Bold is the night part 1: Dour’s Mathieu Fonsny on the genesis of Belgian clubbing culture (Video)

A scene is nothing without the people that inhabit it, the bold ones that power it forward day in day out. Likewise for a city’s nightscape. And, unbeknown to most, a dedicated tribe of instigators – from promoters and producers to DJs, radio hosts and label heads – take to studios, basements, dance floors, fields and tents to ensure that no stone is left unturned and no night is left untouched in the pursuit of unfiltered and unfettered fun. Here, in a new collaboration with favoured gin imprint Bulldog, we meet six of the country’s nightlife movers and shakers – Horst’s Jochem Daelman, Deep in House’s Tom Raoul, Hush Hush’s Hush Hefner, Crevette Records’ Pim Thomas and Studio Brussel’s Charlotte de Witte – who each in their own right extoll the benefits of the country’s unique electronic music diversity in a six-part series of videos. For part one, Mathieu Fonsny – manager of DC Salas, co-organiser of Dour and DJ as Surfing Leons – discusses the genesis of Belgian clubbing culture.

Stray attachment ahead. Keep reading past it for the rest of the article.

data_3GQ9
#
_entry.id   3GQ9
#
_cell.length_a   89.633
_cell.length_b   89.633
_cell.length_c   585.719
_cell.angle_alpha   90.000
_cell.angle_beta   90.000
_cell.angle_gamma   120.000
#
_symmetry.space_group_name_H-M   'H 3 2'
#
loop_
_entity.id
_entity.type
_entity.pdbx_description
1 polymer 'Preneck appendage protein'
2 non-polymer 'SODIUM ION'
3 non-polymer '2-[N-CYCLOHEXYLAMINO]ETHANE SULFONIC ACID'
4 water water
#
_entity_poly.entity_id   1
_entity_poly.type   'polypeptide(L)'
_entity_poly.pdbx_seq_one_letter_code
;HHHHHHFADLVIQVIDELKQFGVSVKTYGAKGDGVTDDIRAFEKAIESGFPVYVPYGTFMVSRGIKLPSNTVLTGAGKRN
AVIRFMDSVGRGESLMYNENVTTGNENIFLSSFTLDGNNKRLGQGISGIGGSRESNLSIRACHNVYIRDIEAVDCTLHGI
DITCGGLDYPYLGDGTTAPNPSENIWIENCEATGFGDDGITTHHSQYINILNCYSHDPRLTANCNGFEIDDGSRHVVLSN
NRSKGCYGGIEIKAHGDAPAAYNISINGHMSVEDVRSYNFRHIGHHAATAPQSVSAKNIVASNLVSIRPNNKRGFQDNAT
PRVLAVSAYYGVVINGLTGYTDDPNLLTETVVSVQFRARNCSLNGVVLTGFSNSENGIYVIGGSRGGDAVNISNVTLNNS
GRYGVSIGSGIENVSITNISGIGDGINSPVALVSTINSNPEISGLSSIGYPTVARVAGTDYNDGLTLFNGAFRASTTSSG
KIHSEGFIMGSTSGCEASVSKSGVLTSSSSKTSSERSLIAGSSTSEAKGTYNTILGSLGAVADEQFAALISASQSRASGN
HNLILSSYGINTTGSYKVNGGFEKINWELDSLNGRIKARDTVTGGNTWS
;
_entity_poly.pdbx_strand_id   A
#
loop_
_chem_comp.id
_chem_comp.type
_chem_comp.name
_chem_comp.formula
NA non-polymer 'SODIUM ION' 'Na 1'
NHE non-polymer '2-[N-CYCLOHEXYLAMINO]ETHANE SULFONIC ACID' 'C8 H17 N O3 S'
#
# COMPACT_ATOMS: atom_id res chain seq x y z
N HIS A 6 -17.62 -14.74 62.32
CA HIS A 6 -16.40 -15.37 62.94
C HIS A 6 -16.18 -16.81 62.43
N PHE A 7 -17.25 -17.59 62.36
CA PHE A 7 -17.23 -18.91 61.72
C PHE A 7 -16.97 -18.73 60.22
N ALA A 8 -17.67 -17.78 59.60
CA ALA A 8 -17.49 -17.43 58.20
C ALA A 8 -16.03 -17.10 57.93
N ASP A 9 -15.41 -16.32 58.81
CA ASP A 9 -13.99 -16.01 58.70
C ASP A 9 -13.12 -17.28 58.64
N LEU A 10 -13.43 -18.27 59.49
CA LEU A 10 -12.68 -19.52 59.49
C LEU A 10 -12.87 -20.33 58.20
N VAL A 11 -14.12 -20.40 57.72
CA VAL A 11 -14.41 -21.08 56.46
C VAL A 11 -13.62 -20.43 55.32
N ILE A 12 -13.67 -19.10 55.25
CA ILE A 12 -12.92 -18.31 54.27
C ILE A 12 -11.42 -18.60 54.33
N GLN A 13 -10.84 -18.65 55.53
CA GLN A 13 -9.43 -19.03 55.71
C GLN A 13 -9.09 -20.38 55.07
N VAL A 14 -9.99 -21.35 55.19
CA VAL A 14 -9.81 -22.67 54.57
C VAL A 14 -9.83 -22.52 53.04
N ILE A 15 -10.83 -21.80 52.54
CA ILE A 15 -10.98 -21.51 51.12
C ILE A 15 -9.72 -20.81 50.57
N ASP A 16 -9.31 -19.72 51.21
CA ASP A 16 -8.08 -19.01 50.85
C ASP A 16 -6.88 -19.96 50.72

Dropping band after band on a stage just won’t make the cut anymore, and it certainly no longer makes you a festival.

There’s really never been a better time for Belgian electronic music. There are a lot of exciting different musical brotherhoods finally coming into their own, be it the rap pack with the near ubiquity of Damso, Romeo Elvis, Caballero & JeanJass, Zwangere Guy and the likes or the electronic scene, with a string of uniquely-talented producers such as Lawrence Le Doux, Amelie Lens and DC Salas to name but a few. I also feel as though people talk to each other more nowadays, there’s a strong propensity for collaborations and sharing experiences, which is always a good sign. What’s more, entertainment habits and expectations have drastically changed over the years, meaning that we have a duty to stay on top of our game, and not just content-wise but also in terms of form. Dropping band after band on a stage just won’t make the cut anymore, and it certainly no longer makes you a festival. And, in that respect, I like what HORST does, they really manage to create a new experience and retain an edge. And I also like what Tomorrowland is doing, as their ability to put Belgium on the international map year-in year-out is unrivalled, and has benefited everyone in the scene. I do think Brussels could do more in terms of nightlife though but sense that political bickering is at play and that it won’t be long before the capital city reclaims its spot. I mean come on, we’re a capital and we really only have one club with a capacity of 500 to show for.